In fact, there was a lot less searching then, as before the Internet, many times people didn’t even know they wanted something because they didn’t know it existed — and didn’t know they wanted it.
Pre-Internet, people drove to stores and looked around, asked their neighbors where they got one, maybe looked at circulars or catalogs, but for the most part they had to search … and hopefully find.
Today, in 2014, I wonder if the property more-so finds them? For instance, not a day goes by that I don’t receive an email from eBay regarding saved searches. Google places ads on a variety of websites I visit, apparently based upon my prior searching and I receive other emails, text messages and even mailers about items I’m currently in the market for or have been searching for prior.
In other words, do buyers still find property or does property find them?
Sure, if I want to buy a 1986-1987 Cadillac Fleetwood, I can search Google, eBay, Craigslist, car dealers, etc. online. If I find one — great. But, if I don’t, it’s likely one will find me in the next few days.
Even when the property isn’t finding us, it’s certainly easy to find — almost like it finds us. I can go to AuctionZip.com and search for my 1986-1987 Fleetwood and find any which are scheduled for auction all across the country. But, I can setup a saved search so I get an email if one is listed in an auction advertisement.
Serious collectors of anything — certain guns, coins, cars, pottery … likely have setup saved searches on AuctionZip and eBay at minimum. Plus, Google is probably showing them them product listed elsewhere on the Internet.
Further, we shouldn’t forget about word-of-mouth. Growing up in the 1960’s and 1970’s, we literally would go days if not weeks without talking to more than 1 – 2 – 3 people. Today with cell phones and texting, I can easily reach anyone almost any time of day; with Facebook and other similar Internet sites, I can reach 1,000’s of people with a click of my mouse.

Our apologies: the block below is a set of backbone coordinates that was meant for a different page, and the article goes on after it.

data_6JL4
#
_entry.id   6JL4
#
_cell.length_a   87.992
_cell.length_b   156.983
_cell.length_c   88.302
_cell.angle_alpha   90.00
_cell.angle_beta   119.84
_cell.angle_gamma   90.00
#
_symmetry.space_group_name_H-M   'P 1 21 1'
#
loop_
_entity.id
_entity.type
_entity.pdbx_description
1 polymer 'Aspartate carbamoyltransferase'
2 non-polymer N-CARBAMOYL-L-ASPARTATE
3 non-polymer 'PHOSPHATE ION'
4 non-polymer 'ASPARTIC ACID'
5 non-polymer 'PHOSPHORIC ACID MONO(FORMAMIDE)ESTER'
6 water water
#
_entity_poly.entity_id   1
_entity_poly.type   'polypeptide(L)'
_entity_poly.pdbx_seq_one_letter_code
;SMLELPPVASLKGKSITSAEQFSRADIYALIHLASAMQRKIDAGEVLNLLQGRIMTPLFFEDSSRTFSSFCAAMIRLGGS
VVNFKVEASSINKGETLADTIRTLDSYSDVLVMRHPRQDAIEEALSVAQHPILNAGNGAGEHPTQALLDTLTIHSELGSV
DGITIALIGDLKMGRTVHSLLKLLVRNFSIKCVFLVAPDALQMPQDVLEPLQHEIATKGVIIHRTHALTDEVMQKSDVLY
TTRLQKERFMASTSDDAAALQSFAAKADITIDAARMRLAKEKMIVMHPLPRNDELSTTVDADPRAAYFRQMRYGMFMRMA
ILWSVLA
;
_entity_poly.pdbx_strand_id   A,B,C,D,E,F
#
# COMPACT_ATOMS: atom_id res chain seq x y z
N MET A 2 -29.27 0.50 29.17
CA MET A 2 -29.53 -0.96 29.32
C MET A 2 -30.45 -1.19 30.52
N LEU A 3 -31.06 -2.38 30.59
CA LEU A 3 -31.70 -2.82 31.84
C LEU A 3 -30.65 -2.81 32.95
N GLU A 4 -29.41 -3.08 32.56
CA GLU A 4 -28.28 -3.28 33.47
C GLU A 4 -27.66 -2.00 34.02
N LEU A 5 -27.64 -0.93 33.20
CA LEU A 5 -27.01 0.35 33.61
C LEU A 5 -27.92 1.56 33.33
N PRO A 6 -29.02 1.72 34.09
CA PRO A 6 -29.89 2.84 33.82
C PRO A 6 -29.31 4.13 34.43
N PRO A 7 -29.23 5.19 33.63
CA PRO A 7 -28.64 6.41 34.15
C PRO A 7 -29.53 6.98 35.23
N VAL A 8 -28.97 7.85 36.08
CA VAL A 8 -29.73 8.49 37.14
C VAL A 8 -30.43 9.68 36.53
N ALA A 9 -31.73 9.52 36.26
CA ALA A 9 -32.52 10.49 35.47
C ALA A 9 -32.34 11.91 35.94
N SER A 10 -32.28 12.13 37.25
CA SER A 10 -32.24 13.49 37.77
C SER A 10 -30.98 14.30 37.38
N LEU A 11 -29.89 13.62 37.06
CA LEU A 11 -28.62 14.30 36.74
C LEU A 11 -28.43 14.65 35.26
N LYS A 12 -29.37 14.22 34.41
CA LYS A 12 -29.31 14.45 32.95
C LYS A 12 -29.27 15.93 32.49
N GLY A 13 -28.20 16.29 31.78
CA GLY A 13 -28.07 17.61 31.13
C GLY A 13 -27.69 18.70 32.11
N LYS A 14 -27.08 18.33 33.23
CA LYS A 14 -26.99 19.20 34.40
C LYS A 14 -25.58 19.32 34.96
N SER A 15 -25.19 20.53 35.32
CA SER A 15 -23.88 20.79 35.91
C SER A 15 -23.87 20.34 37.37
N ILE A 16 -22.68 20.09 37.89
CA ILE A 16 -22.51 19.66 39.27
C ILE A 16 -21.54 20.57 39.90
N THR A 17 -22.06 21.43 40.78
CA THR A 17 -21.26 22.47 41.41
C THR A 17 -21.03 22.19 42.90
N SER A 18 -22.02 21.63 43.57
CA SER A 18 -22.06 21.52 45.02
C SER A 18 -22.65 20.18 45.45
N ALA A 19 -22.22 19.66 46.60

And, while it’s 2014 — it’s only 2014. What’s on the horizon? It would seem companies are gathering immense amounts of data about their potential future customers and are right to find those buyers for what they have to offer, for which they have good reason to believe they want. Today, studies are being conducted and technologies being explored using “predictive social analytics” in search of the “right” customers.
It’s not expensive nor difficult to find these buyers. In the Internet age, the most expensive part of amassing a database of potential buyers and staying in touch with them is amassing the database; and such data gathering is fairly economical. Once the potential buyers are identified, a postcard can be mailed, an email can be sent, a Facebook post can be written — at virtually no cost.
As a result, if I have searched for a 1986-1987 Cadillac Fleetwood, or bid on a 1986-1987 Cadillac Fleetwood, or registered for an auction offering (2) 1986-1987 Cadillac Fleetwoods, or joined a Facebook group for collectors of 1986-1987 Cadillac Fleetwoods … when another one is for sale, that car will find me much more so than I will have to find it.
We run a weekly auction at our auction house in central-Ohio. Our inventory varies from antiques, cars, tools, jewelry, boxed lots, furniture … week to week. I’m standing with a buyer who attended last week’s auction and bought a few things. He asked me how we handle guns, as he didn’t see any “gun buyers” at last week’s auction.
Of course, we didn’t have any guns last week, so the likelihood of a bunch of people looking for guns showing up at last week’s auction was unlikely. I told this buyer, “The gun buyers don’t necessarily show up here every week looking for guns … when we have guns (which we often do,) the guns find them.”
When I first started in the auction business, I remember telling people that we would advertise their auction in the local newspaper, as “everyone” looks there on Sunday for auctions. Today, there aren’t many auctioneers charged with marketing an auction who don’t think about how they can find those buyers, rather than hoping those buyers find them.
Mike Brandly, Auctioneer, CAI, AARE has been an auctioneer and certified appraiser for over 30 years. His company’s auctions are located at: Mike Brandly, Auctioneer, Keller Williams Auctions and Goodwill Columbus Car Auction. His Facebook page is: www.facebook.com/mbauctioneer. He serves as Adjunct Faculty at Columbus State Community College and is Executive Director of The Ohio Auction School.